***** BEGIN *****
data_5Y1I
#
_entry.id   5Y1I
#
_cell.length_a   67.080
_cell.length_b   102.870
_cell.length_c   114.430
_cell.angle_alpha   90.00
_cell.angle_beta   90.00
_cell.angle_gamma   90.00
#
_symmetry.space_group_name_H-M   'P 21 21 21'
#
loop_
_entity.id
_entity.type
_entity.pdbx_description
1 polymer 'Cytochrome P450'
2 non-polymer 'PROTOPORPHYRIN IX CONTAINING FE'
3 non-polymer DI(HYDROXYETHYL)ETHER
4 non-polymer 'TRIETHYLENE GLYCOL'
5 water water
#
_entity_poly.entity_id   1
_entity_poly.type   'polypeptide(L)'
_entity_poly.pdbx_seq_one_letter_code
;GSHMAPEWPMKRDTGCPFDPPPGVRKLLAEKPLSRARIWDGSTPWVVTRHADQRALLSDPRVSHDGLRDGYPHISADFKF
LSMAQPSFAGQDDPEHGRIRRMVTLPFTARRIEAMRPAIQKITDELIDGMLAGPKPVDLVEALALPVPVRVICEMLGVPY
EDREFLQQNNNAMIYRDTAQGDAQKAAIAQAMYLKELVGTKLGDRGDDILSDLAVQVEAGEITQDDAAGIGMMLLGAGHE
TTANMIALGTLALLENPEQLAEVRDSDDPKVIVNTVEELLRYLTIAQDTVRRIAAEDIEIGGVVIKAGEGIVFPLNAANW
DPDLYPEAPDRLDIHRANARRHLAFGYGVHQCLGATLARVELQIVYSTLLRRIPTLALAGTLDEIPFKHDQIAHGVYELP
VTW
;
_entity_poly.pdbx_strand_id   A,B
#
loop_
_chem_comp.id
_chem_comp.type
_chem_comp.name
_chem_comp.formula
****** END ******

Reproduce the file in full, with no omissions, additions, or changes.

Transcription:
data_5Y1I
#
_entry.id   5Y1I
#
_cell.length_a   67.080
_cell.length_b   102.870
_cell.length_c   114.430
_cell.angle_alpha   90.00
_cell.angle_beta   90.00
_cell.angle_gamma   90.00
#
_symmetry.space_group_name_H-M   'P 21 21 21'
#
loop_
_entity.id
_entity.type
_entity.pdbx_description
1 polymer 'Cytochrome P450'
2 non-polymer 'PROTOPORPHYRIN IX CONTAINING FE'
3 non-polymer DI(HYDROXYETHYL)ETHER
4 non-polymer 'TRIETHYLENE GLYCOL'
5 water water
#
_entity_poly.entity_id   1
_entity_poly.type   'polypeptide(L)'
_entity_poly.pdbx_seq_one_letter_code
;GSHMAPEWPMKRDTGCPFDPPPGVRKLLAEKPLSRARIWDGSTPWVVTRHADQRALLSDPRVSHDGLRDGYPHISADFKF
LSMAQPSFAGQDDPEHGRIRRMVTLPFTARRIEAMRPAIQKITDELIDGMLAGPKPVDLVEALALPVPVRVICEMLGVPY
EDREFLQQNNNAMIYRDTAQGDAQKAAIAQAMYLKELVGTKLGDRGDDILSDLAVQVEAGEITQDDAAGIGMMLLGAGHE
TTANMIALGTLALLENPEQLAEVRDSDDPKVIVNTVEELLRYLTIAQDTVRRIAAEDIEIGGVVIKAGEGIVFPLNAANW
DPDLYPEAPDRLDIHRANARRHLAFGYGVHQCLGATLARVELQIVYSTLLRRIPTLALAGTLDEIPFKHDQIAHGVYELP
VTW
;
_entity_poly.pdbx_strand_id   A,B
#
loop_
_chem_comp.id
_chem_comp.type
_chem_comp.name
_chem_comp.formula